Wright Sized Alabama: The Rosenbaum House

Throughout his career, Frank Lloyd Wright had a passion for designing smaller houses. From his Prairie School houses in the early 1900s to his one story Usonian houses starting in the 1930s, Wright made several houses of small size for the typical middle class American family. Remarkably enough, it had been from the 1930s, at the depths of the Great Depression, which Wright was able to realize a few of these designs. Designs Wright called Usonian.

The first Usonian house was the 1936 Jacobs House at Madison, Wisc.. Following this, Wright designed four Usonian houses in 1939. The Rosenbaum House at Florence Alabama was one of these.

Constructed in 1940, the Rosenbaum House was a wedding gift for Stanley and Mildred Rosenbaum. Originally 1,500 square feet with three bedrooms and 2 baths, the house was expanded in 1948 when the Rosenbaums predicted on Wright to design an improvement to accommodate their growing family.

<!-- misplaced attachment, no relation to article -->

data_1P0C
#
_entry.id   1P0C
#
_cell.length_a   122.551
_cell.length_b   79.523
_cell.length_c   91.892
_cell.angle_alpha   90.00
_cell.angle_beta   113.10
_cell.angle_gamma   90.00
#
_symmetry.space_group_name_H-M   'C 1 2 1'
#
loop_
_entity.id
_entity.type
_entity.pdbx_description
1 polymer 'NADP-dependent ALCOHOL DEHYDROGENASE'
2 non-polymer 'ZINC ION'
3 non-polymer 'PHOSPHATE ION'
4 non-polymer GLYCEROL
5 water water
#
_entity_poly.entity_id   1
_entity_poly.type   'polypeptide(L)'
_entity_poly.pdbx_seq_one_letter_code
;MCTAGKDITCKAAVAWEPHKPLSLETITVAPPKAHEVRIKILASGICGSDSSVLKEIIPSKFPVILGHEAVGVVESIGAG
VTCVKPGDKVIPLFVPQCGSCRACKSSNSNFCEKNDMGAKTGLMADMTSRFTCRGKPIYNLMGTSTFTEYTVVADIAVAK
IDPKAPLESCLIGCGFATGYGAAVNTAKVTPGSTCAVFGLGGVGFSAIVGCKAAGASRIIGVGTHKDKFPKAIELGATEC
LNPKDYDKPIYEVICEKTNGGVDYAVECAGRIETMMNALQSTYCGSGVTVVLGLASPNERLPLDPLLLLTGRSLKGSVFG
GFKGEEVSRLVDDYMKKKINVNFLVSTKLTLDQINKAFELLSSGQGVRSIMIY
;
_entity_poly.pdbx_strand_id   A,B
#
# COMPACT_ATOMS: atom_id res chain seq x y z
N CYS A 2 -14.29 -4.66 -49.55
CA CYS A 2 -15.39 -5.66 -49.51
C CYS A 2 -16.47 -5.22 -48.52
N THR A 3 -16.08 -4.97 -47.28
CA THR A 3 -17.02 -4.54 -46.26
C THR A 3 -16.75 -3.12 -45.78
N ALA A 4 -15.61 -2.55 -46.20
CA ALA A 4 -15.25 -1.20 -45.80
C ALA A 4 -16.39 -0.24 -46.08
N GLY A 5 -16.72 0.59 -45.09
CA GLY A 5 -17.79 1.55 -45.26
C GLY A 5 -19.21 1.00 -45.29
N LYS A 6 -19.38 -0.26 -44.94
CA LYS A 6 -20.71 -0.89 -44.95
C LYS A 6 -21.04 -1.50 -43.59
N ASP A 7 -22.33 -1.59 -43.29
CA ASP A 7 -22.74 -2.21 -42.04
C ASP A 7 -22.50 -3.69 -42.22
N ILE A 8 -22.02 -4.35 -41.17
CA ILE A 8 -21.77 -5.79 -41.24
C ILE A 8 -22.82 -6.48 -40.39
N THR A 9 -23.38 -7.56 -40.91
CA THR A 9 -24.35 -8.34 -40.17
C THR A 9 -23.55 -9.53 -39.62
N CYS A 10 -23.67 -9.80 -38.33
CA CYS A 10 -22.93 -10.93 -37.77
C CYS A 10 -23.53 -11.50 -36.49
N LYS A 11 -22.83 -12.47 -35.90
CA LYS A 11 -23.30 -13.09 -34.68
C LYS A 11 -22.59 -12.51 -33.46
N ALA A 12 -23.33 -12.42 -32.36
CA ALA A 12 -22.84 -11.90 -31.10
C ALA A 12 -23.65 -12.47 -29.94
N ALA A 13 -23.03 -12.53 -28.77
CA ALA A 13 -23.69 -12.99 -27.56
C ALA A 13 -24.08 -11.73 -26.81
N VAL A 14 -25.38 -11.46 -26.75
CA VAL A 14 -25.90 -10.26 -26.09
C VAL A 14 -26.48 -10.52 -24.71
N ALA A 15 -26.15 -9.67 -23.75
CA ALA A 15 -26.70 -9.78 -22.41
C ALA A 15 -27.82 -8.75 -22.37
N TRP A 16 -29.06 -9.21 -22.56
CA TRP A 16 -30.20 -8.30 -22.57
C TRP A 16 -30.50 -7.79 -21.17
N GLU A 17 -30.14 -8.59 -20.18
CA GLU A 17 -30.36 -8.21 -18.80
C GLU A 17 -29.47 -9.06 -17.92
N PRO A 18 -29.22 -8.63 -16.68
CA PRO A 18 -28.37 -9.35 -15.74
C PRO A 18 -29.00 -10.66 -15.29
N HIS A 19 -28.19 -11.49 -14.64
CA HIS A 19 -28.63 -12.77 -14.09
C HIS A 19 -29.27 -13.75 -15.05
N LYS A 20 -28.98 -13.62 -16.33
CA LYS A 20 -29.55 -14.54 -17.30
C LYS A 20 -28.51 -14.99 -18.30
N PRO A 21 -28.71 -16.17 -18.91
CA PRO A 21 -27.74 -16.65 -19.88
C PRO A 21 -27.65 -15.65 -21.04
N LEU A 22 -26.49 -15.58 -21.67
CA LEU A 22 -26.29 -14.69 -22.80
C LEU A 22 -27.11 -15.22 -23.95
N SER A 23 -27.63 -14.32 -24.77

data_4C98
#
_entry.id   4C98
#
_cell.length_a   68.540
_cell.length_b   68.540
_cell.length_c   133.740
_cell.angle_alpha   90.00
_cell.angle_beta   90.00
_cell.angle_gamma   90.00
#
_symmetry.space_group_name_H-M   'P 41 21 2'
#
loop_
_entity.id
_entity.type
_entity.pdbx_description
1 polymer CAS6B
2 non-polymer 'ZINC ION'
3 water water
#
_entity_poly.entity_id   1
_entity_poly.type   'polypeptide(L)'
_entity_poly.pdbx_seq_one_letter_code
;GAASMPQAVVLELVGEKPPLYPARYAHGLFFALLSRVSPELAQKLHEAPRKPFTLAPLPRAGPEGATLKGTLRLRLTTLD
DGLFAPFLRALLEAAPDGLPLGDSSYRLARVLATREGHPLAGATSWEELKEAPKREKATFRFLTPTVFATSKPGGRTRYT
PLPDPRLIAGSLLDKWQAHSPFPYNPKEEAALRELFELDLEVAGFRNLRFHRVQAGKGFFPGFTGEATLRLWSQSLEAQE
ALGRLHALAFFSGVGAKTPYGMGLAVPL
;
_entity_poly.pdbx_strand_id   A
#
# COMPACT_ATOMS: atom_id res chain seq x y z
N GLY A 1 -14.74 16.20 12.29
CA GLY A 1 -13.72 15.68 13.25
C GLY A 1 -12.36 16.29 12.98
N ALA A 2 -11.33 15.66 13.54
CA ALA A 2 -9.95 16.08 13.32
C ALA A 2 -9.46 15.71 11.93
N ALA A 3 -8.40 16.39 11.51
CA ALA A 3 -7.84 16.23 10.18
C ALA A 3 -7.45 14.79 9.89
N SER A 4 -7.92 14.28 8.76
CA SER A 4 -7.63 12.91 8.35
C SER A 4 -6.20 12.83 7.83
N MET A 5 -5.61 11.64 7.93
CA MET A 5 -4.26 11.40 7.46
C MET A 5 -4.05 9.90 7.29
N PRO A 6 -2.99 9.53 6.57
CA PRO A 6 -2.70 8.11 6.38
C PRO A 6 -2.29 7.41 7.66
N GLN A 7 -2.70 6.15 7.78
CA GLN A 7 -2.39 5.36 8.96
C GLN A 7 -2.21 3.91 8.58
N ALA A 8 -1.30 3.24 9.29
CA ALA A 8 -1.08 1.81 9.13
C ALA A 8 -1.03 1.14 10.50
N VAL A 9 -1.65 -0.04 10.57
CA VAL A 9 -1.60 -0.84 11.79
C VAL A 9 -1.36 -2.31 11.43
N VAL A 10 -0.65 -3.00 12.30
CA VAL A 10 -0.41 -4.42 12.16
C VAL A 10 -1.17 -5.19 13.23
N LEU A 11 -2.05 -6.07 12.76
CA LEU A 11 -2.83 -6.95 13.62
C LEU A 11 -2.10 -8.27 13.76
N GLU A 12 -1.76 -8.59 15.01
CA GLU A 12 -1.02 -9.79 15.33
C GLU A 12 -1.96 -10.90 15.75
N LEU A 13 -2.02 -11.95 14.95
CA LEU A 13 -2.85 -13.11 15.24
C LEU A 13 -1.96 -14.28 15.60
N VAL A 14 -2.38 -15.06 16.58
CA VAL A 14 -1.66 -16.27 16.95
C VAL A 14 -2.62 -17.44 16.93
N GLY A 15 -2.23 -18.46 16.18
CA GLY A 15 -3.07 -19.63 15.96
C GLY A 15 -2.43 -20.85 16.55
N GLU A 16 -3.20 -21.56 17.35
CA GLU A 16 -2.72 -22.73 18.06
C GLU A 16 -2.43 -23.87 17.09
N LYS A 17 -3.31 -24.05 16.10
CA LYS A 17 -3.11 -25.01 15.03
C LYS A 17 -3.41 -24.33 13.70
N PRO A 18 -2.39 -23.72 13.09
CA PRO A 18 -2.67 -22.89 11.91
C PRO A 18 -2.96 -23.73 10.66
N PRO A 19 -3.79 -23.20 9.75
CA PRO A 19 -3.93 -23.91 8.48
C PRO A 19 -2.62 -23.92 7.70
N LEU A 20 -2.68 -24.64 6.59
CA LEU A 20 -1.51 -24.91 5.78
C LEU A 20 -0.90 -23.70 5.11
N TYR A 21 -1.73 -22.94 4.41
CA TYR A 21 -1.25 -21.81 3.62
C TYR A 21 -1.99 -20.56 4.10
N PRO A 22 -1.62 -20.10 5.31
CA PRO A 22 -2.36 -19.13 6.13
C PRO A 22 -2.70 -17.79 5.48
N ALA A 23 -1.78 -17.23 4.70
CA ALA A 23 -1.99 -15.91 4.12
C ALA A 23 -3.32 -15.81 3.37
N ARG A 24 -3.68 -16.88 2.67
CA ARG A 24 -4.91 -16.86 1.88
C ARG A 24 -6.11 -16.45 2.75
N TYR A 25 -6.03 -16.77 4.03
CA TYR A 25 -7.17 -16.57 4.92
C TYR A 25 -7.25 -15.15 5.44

Mildred Rosenbaum, one of the original owners, lived at the house for six decades. In 1999, when she was no more able to live alone, she deeded the house to the City of Florence. Although some thought the house must have been torn down, Florence Mayor Eddie Frost saw to it that the house be revived and be a continuous piece of the Florence cultural life. So important was the recovery of the house when Mayor Frost died suddenly before the restoration’s completion, interim mayor Dick Jordan kept the project moving . The house, restored using funds generated by a one-cent sales taxation, has been headquartered in 2000.

Florence Dept. of Arts & Museums

The back of the house faces southwest and contains an extensive amount of glass with heavy roof overhangs to block Alabama’s summer sun. The two legs of the L-shaped plan type a patio where the family could have appreciated outside living.

The principal living regions of the house are at the left of this photo, where there’s a wall of glass doors, while the bedrooms are at the right. A”floating” balcony is clear at the right, just off the master bedroom.